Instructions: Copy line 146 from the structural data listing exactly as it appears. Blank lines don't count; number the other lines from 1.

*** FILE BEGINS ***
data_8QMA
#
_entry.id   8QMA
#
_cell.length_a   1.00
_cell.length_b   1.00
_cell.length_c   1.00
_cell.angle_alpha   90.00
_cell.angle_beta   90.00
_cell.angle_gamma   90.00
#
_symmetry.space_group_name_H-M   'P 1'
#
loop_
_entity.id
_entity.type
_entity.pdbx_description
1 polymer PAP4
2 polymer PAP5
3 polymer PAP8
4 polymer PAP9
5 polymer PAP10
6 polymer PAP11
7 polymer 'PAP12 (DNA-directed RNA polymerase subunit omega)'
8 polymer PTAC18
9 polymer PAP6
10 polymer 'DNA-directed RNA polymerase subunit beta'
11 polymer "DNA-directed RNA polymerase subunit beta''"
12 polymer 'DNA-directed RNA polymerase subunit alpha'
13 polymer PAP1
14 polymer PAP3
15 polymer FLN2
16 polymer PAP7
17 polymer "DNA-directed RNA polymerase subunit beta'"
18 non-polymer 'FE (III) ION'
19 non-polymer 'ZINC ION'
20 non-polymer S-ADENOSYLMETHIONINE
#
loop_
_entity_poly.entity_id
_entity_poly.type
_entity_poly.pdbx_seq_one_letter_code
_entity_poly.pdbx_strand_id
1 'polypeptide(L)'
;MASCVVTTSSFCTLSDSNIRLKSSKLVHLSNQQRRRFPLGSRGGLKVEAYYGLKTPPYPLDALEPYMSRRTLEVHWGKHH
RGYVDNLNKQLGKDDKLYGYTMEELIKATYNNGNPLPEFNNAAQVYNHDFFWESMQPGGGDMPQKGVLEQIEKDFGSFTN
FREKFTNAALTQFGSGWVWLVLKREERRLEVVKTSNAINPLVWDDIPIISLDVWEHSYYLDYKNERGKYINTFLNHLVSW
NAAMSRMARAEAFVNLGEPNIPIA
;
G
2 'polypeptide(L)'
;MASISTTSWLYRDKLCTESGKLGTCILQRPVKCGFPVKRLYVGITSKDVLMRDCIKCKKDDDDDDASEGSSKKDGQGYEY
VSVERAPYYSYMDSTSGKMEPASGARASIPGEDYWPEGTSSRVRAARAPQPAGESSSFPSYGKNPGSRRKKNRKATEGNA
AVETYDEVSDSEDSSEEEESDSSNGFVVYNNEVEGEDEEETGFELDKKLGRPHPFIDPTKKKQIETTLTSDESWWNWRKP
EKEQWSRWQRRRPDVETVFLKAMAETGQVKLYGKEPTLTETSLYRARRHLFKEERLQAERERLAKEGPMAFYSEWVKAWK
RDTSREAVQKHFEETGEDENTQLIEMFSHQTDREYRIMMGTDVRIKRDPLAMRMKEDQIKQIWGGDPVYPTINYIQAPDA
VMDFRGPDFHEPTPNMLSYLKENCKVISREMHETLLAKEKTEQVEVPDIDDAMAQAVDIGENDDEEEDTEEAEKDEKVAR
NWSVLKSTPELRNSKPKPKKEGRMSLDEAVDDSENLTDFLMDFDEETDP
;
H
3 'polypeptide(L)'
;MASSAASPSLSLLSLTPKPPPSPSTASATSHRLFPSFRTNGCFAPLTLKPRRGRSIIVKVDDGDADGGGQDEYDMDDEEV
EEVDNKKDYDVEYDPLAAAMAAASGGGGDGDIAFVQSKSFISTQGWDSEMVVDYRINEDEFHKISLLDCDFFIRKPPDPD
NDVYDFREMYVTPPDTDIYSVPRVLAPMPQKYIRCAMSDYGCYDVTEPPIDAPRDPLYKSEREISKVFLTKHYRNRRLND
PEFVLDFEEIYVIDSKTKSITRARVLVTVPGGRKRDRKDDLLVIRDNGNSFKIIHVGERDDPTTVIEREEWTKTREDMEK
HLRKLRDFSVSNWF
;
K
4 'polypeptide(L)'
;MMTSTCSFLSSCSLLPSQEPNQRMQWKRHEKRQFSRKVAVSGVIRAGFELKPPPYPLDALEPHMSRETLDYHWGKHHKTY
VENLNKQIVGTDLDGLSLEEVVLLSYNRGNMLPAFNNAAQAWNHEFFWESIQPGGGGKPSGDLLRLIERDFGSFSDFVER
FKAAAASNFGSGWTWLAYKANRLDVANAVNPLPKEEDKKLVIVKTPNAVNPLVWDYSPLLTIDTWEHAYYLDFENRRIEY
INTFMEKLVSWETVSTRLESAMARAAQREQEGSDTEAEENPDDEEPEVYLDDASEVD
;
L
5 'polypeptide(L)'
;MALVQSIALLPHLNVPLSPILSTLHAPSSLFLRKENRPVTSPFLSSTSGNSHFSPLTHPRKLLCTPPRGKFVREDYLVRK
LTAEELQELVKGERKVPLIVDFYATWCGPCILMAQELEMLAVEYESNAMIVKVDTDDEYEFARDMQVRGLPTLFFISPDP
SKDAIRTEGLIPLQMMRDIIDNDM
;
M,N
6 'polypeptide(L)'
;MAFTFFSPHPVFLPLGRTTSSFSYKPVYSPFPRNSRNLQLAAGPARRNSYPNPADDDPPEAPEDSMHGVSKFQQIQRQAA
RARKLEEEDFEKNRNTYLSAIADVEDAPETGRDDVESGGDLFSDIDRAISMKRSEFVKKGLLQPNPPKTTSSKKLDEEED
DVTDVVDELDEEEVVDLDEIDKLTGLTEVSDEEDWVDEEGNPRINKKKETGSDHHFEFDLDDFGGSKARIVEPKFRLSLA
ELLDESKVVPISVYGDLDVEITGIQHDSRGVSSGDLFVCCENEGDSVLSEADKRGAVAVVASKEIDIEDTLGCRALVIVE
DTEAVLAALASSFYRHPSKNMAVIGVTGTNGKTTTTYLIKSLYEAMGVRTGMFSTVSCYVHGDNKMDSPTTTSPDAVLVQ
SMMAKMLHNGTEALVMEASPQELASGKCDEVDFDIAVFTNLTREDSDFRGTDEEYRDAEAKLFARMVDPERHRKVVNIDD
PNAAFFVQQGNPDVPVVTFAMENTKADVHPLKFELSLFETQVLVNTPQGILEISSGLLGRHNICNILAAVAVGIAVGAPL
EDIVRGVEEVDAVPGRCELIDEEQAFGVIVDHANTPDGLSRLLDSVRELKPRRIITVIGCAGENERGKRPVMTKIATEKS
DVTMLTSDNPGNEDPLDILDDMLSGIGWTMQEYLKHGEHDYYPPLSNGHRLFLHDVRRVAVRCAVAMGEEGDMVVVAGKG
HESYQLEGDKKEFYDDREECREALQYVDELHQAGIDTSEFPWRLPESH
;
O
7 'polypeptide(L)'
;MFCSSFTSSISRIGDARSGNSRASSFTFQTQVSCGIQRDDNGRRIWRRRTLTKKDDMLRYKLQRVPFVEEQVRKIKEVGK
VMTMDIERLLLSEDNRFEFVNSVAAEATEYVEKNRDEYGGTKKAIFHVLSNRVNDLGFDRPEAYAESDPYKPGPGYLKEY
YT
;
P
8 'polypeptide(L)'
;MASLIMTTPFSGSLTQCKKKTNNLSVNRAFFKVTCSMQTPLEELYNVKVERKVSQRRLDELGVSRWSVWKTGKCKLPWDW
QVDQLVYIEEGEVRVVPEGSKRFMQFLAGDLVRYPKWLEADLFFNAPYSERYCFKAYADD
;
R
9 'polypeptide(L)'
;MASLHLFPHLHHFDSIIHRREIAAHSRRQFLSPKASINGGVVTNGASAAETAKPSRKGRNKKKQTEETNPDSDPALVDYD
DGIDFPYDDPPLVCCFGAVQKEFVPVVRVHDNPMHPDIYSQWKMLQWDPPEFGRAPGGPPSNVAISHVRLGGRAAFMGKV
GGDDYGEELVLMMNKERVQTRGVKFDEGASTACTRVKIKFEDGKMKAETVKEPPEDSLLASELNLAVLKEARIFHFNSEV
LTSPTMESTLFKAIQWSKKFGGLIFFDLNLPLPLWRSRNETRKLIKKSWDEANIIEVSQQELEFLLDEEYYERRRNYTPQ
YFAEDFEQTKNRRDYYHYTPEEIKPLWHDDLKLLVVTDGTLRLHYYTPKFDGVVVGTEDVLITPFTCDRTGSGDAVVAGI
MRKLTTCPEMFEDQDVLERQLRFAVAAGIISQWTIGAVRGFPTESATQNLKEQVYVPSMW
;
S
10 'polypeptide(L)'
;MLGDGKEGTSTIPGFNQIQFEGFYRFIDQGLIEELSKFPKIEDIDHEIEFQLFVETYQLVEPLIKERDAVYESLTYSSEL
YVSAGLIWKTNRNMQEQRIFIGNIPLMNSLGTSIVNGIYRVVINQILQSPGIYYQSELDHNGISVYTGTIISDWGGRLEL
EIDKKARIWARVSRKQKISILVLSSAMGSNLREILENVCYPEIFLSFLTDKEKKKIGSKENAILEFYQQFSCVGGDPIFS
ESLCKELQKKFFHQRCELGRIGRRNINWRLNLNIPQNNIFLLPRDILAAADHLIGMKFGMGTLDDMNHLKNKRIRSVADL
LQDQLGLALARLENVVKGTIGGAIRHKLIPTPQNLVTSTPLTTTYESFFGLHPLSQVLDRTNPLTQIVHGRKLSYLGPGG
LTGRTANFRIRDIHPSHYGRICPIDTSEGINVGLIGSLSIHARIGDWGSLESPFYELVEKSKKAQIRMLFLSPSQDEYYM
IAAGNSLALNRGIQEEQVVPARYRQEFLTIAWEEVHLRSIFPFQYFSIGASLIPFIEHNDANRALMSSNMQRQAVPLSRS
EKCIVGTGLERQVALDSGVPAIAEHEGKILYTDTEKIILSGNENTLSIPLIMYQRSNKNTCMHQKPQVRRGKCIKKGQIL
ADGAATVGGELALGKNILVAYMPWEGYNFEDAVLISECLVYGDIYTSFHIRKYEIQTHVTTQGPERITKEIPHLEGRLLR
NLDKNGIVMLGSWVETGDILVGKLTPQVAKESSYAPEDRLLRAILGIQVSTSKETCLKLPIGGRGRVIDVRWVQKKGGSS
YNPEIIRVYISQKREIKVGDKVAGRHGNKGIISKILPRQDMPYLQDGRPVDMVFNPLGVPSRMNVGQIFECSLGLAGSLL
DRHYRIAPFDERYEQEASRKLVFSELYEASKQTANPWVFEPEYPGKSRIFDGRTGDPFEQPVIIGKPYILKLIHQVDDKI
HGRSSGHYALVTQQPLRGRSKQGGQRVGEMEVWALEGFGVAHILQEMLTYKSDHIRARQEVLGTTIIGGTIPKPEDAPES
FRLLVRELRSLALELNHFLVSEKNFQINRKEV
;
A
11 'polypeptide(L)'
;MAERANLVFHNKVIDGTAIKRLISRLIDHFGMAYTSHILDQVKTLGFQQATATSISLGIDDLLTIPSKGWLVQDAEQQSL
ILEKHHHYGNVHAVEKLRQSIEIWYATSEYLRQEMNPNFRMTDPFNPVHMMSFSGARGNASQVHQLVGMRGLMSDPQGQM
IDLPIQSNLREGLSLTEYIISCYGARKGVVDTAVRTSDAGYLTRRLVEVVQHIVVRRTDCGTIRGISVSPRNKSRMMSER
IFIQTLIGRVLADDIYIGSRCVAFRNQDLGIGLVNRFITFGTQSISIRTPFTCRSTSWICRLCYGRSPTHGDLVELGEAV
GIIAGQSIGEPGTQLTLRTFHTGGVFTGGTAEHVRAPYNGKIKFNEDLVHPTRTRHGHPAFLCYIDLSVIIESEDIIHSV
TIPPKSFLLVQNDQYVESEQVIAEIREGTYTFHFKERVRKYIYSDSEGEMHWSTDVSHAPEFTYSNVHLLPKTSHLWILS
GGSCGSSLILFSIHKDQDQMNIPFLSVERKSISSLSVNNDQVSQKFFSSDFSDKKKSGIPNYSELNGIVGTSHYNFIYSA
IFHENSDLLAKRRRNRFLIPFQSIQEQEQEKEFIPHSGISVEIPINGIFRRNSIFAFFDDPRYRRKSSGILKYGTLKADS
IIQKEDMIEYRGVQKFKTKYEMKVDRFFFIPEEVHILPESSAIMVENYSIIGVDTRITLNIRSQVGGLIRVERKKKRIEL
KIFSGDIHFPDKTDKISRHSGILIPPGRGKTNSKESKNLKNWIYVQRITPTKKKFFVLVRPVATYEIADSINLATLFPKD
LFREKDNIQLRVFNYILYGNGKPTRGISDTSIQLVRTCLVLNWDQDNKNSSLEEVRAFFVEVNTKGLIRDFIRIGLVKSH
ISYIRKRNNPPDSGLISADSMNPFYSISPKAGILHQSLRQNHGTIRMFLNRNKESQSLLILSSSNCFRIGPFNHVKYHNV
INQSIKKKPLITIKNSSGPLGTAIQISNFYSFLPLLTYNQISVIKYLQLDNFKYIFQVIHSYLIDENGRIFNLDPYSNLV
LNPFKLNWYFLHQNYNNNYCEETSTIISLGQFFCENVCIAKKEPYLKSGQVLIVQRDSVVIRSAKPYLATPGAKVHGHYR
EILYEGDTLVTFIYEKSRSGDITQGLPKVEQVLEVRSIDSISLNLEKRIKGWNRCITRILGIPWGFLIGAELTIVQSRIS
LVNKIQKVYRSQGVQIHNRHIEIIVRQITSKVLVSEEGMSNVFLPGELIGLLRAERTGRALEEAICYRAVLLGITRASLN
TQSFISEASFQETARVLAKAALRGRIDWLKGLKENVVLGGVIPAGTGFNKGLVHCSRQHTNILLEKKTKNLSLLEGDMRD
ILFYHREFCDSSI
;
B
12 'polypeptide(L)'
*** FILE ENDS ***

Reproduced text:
LNPFKLNWYFLHQNYNNNYCEETSTIISLGQFFCENVCIAKKEPYLKSGQVLIVQRDSVVIRSAKPYLATPGAKVHGHYR